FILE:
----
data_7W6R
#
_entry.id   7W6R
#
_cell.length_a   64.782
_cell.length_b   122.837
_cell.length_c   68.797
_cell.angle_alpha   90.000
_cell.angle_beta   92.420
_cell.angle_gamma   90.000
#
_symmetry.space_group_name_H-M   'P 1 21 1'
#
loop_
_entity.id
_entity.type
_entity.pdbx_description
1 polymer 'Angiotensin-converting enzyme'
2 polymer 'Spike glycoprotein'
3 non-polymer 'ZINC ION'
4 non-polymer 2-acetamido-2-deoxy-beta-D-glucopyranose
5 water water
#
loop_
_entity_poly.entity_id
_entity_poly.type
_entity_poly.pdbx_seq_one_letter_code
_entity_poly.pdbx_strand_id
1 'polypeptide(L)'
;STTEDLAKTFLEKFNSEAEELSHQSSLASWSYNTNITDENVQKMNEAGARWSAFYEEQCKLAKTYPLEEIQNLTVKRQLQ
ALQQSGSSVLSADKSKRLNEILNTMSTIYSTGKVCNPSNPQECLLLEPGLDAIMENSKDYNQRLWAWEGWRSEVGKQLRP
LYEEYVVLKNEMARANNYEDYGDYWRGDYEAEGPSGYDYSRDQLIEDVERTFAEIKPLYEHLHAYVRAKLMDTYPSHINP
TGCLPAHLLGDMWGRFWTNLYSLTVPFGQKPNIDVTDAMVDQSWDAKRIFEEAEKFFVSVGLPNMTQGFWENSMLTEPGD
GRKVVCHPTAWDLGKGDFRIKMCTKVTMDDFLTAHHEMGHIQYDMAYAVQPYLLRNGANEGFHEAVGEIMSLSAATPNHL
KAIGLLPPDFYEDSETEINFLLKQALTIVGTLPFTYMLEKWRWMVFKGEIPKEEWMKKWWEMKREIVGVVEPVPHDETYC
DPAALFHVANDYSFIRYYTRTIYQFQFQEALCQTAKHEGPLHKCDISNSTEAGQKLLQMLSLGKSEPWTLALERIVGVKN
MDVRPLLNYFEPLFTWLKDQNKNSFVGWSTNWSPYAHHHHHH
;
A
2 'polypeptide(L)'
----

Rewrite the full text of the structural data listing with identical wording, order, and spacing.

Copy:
data_7W6R
#
_entry.id   7W6R
#
_cell.length_a   64.782
_cell.length_b   122.837
_cell.length_c   68.797
_cell.angle_alpha   90.000
_cell.angle_beta   92.420
_cell.angle_gamma   90.000
#
_symmetry.space_group_name_H-M   'P 1 21 1'
#
loop_
_entity.id
_entity.type
_entity.pdbx_description
1 polymer 'Angiotensin-converting enzyme'
2 polymer 'Spike glycoprotein'
3 non-polymer 'ZINC ION'
4 non-polymer 2-acetamido-2-deoxy-beta-D-glucopyranose
5 water water
#
loop_
_entity_poly.entity_id
_entity_poly.type
_entity_poly.pdbx_seq_one_letter_code
_entity_poly.pdbx_strand_id
1 'polypeptide(L)'
;STTEDLAKTFLEKFNSEAEELSHQSSLASWSYNTNITDENVQKMNEAGARWSAFYEEQCKLAKTYPLEEIQNLTVKRQLQ
ALQQSGSSVLSADKSKRLNEILNTMSTIYSTGKVCNPSNPQECLLLEPGLDAIMENSKDYNQRLWAWEGWRSEVGKQLRP
LYEEYVVLKNEMARANNYEDYGDYWRGDYEAEGPSGYDYSRDQLIEDVERTFAEIKPLYEHLHAYVRAKLMDTYPSHINP
TGCLPAHLLGDMWGRFWTNLYSLTVPFGQKPNIDVTDAMVDQSWDAKRIFEEAEKFFVSVGLPNMTQGFWENSMLTEPGD
GRKVVCHPTAWDLGKGDFRIKMCTKVTMDDFLTAHHEMGHIQYDMAYAVQPYLLRNGANEGFHEAVGEIMSLSAATPNHL
KAIGLLPPDFYEDSETEINFLLKQALTIVGTLPFTYMLEKWRWMVFKGEIPKEEWMKKWWEMKREIVGVVEPVPHDETYC
DPAALFHVANDYSFIRYYTRTIYQFQFQEALCQTAKHEGPLHKCDISNSTEAGQKLLQMLSLGKSEPWTLALERIVGVKN
MDVRPLLNYFEPLFTWLKDQNKNSFVGWSTNWSPYAHHHHHH
;
A
2 'polypeptide(L)'